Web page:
Moonrise Kingdom Review

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1965, New England. Scout Master Ward (Norton) wakes to find his peaceful camp thrown into chaos by the disappearance of eccentric Khaki Scout Sam (Gilman). Teaming with lovelorn local sheriff Captain Sharp (Willis), Ward discovers the youngster may have absconded with Suzy (Hayward), daughter of world-weary lawyers Mr. and Mrs. Bishop (Murray and McDormand).


Anderson-ian? Anderson-esque? People often opt for the even-less wieldy “Wes Anderson-y”. When Richard Ayoade’s feature debut, Submarine, was bracketed thus, it was high but exclusive praise: “It’s, I don’t know... It was very Wes Anderson-y.” There’s something about the world the Houston-born, Austin-educated writer/director creates: a considered vibrancy to it that feels very designed but yet real, affected but touching. He was the perfect filmmaker for Fantastic Mr. Fox. He could make a kick-ass Charlie Brown. Here he mines the material of his own mind — along with Roman Coppola’s — for a story about first love, tender regret, coming of age and second chances.

Nostalgia is, it seems, just as good as it used to be: this is another American movie to make you long for an upbringing you never had — just as Adventureland had you embracing theme park peccadilloes and Dazed And Confused made you think the ’70s were in fact worthwhile.

It says something about Anderson’s astute taste and delivery that his seventh feature evokes both the pop- and pot-laced reflections of that masterpiece by fellow Texan Richard Linklater and the more hard-faced ruminations on youth in François Truffaut’s The 400 Blows. You watch Anderson’s films and feel like you should know more about European and American cinema, but his work never feels like it’s trying hard to impress. It’s made by someone as at ease reading Proust as watching North By Northwest, someone whose work lingers in the mid-Atlantic, with a European spirit and an American landscape: call it Andersonland. Sometimes it can feel a tad chilly (The Royal Tenenbaums), sometimes too breezy (The Darjeeling Limited), but when you’re acclimatised, few places can feel as warm, beautiful and oddly hospitable.

Though considerably lower in both budget and stop-motion jaguar sharks, Moonrise Kingdom feels like a companion-piece to The Life Aquatic With Steve Zissou: sharing not just Bill Murray (of course), but a sense of sorrow over roads not taken and love left to neglect. Though the runaway relationship is at its heart, it works because the body is the mouldy marriage of the Bishops (Murray and Frances McDormand) and the sad-sack soul of the sheriff. Bruce Willis — for whom the term irascible describes not so much a temperament as a career — is understated and touching as the local law-enforcer, living his life of quiet desperation and seeing something in himself kindled by the spark of young love.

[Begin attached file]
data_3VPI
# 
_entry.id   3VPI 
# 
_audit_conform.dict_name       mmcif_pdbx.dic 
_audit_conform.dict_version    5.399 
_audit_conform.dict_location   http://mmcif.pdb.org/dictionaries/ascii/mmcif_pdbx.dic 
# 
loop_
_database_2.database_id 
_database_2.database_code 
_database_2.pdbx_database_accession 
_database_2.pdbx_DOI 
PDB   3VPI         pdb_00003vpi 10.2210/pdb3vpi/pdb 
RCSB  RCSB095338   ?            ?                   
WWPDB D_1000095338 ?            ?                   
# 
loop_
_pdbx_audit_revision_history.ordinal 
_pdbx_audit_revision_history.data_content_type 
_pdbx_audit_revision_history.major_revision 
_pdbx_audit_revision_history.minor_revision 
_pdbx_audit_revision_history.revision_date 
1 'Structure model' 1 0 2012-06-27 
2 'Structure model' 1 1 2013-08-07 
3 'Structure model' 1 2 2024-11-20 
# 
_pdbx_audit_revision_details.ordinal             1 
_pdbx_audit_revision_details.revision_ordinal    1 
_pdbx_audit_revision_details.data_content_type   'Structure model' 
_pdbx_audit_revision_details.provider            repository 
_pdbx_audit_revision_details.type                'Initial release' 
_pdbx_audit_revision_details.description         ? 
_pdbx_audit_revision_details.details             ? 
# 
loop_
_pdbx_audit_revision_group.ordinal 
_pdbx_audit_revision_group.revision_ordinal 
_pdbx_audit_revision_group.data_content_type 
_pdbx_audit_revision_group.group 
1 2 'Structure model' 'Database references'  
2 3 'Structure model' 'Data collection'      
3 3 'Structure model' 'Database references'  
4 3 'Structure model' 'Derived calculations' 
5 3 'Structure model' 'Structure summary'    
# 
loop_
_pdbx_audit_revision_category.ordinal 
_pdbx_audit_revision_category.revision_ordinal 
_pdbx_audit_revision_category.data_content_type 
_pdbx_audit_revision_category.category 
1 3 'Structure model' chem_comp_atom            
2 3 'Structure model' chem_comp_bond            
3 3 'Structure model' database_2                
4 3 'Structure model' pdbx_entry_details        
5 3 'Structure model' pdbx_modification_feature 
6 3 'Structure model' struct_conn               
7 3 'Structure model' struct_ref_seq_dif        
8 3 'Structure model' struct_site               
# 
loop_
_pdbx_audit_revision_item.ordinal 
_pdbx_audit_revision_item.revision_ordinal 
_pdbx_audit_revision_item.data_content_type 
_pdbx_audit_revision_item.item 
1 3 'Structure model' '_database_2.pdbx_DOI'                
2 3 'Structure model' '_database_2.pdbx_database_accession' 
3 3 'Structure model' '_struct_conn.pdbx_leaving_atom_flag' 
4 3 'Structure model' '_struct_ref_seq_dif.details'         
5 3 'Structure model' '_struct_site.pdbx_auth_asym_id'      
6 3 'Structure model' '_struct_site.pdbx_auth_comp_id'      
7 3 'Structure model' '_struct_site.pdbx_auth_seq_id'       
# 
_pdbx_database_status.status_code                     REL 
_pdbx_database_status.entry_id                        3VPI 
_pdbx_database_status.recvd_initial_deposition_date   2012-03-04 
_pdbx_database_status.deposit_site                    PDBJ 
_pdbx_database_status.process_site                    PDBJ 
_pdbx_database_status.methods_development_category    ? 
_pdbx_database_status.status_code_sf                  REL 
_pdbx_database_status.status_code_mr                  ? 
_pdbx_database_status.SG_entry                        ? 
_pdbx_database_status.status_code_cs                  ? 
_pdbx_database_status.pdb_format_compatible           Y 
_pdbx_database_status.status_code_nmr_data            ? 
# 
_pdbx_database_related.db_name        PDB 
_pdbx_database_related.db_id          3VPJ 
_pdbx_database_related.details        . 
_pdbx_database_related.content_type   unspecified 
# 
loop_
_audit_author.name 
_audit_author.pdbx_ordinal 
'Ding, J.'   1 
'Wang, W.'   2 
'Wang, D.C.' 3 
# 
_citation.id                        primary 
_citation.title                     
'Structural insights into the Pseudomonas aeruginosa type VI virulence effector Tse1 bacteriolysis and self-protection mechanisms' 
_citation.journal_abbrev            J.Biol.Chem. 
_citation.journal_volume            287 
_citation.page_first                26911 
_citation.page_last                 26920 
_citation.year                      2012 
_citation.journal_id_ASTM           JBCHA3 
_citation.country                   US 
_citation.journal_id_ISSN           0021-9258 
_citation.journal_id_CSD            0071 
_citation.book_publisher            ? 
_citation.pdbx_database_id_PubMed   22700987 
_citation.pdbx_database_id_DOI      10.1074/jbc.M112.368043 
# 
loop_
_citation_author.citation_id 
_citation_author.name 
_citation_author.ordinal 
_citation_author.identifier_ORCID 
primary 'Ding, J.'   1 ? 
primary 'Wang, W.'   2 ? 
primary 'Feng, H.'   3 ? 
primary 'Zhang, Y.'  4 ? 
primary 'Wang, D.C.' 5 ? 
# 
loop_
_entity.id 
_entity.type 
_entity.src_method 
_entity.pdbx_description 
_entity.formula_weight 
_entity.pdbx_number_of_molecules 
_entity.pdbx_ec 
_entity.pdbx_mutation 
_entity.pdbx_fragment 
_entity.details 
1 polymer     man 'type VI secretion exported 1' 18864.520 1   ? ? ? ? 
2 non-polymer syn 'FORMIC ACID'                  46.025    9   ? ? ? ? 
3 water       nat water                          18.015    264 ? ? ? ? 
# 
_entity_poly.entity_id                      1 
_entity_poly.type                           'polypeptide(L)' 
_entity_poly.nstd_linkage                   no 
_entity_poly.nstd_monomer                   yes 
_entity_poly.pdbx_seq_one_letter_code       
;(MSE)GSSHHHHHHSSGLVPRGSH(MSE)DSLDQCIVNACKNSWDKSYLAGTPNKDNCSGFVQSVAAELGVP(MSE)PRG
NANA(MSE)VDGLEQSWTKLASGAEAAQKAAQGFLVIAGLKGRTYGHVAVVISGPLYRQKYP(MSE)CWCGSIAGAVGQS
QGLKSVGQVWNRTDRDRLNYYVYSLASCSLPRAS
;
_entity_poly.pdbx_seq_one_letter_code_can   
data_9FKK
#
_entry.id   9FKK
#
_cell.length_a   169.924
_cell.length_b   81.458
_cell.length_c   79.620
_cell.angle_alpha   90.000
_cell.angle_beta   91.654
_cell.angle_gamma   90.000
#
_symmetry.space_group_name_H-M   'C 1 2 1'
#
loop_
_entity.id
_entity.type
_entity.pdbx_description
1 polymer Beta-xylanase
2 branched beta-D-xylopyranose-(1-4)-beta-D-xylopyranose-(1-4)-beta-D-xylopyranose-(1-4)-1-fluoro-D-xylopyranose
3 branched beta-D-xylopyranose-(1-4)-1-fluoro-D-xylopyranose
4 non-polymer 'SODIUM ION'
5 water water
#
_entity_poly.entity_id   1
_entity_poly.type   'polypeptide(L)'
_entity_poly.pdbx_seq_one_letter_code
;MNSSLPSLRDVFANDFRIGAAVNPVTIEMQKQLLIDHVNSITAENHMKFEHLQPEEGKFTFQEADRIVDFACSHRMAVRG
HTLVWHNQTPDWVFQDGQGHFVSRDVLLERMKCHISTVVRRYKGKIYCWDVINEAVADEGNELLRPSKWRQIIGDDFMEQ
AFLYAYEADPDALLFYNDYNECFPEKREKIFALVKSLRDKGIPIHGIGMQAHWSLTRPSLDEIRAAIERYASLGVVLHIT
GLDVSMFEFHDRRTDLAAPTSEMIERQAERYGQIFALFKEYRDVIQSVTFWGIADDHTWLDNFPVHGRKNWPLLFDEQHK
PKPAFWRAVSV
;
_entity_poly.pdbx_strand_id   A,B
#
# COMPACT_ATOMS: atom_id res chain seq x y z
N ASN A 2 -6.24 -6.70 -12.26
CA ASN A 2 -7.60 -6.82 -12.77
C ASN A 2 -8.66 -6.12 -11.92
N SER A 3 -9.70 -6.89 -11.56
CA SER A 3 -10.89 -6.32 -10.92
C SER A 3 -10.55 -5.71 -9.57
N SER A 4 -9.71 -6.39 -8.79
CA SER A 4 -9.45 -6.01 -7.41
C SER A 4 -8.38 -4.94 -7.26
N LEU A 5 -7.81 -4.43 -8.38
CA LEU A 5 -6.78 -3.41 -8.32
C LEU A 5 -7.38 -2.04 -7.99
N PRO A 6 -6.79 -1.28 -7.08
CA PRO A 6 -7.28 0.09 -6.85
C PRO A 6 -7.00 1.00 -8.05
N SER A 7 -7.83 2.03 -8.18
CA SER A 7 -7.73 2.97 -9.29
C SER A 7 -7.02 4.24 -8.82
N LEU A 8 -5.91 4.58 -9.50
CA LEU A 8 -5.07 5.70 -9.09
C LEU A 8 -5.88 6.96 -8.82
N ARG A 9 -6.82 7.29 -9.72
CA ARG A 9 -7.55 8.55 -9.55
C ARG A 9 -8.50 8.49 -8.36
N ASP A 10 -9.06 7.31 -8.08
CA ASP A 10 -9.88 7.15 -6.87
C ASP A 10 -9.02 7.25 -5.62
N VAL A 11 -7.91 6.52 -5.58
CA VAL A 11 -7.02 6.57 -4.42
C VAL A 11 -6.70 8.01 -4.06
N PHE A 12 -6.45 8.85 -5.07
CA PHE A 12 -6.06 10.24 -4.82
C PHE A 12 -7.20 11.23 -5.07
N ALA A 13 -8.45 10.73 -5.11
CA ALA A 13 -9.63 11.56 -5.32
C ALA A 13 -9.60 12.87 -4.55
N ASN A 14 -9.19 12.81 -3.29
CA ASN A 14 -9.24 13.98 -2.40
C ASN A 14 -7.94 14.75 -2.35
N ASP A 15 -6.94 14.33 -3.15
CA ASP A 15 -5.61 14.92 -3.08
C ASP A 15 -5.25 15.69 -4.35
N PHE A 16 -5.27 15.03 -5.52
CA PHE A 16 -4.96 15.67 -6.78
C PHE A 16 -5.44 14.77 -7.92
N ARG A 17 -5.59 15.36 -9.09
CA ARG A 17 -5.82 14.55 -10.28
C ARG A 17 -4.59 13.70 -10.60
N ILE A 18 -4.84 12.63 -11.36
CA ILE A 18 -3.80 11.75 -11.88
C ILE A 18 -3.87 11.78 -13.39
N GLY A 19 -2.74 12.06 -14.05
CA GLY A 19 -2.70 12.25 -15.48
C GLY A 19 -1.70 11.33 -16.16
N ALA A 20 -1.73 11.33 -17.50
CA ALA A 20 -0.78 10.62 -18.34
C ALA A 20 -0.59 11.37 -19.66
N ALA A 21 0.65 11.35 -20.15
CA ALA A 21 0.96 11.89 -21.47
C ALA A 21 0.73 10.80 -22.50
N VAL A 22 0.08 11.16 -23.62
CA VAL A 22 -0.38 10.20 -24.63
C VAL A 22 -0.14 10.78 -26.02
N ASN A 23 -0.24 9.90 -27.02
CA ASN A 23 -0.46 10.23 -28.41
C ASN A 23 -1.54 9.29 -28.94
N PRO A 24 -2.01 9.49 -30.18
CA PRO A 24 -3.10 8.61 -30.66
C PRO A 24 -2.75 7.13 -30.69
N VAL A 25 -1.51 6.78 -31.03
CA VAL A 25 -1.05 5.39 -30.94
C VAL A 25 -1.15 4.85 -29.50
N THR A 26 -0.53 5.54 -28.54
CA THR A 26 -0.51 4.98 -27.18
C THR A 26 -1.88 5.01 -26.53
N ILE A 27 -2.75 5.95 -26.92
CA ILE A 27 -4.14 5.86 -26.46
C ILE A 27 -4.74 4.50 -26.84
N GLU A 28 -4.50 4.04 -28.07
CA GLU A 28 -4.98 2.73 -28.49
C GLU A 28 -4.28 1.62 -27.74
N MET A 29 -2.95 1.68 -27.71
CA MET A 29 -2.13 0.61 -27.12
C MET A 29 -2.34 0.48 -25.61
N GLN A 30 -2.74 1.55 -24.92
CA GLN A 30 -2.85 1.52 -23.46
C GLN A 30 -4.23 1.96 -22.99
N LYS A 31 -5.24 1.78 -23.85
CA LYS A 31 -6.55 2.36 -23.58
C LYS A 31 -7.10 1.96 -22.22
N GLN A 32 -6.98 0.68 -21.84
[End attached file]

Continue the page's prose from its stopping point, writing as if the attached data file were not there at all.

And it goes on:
Murray and McDormand have an inherent warmth that serves as the echo of happier times in their now stricken relationship, which would otherwise be a little lightly sketched. There’s also a lovely, if upsetting, truth in seeing people try to raise children — Suzy (Kara Hayward) discovers her mother’s copy of Coping With The Very Troubled Child — when you realise you don’t really have a bloody clue what to do with them, other than strive to make sure they don’t turn out like you. What is appealing here is innocence and confidence, whether from the children or even the initially rather clueless kind of Edward Norton’s Scout leader, whose guilelessness appears to be mocked but is eventually admired. Certainty is perhaps the thing we miss most from being young — because you are never so certain as when you don’t know how wrong you can be. That’s where the love between Sam (Jared Gilman) and Suzy is so beguiling. It’s insane to run away together to a cove and imagine you’ll never be found by the parents you wish you didn’t have or will replace the ones you have lost with this new love. But it’s a fairy tale they — and we — want to believe.

Eventually, the story’s resolution feels a little pat, after the slightly forced drama of the third act (Tilda Swinton is great as the cruel Social Services, but a rather late-arriving witch-figure in this fantasy land). But it doesn’t matter, because what Anderson is selling isn’t drama, it’s hope. This is a delightful film of innocence lost and regained — with superb turns from the newly discovered leads. Charming, daft, bright and joyful. Very — yes, okay — Wes Anderson-y.

As funny, bittersweet and as distinct as you’d expect from Wes Anderson, a director who helps you know you are not alone. Terrific performances from sprogs to stars and a lovely sense of the sorrow and joy of growing up.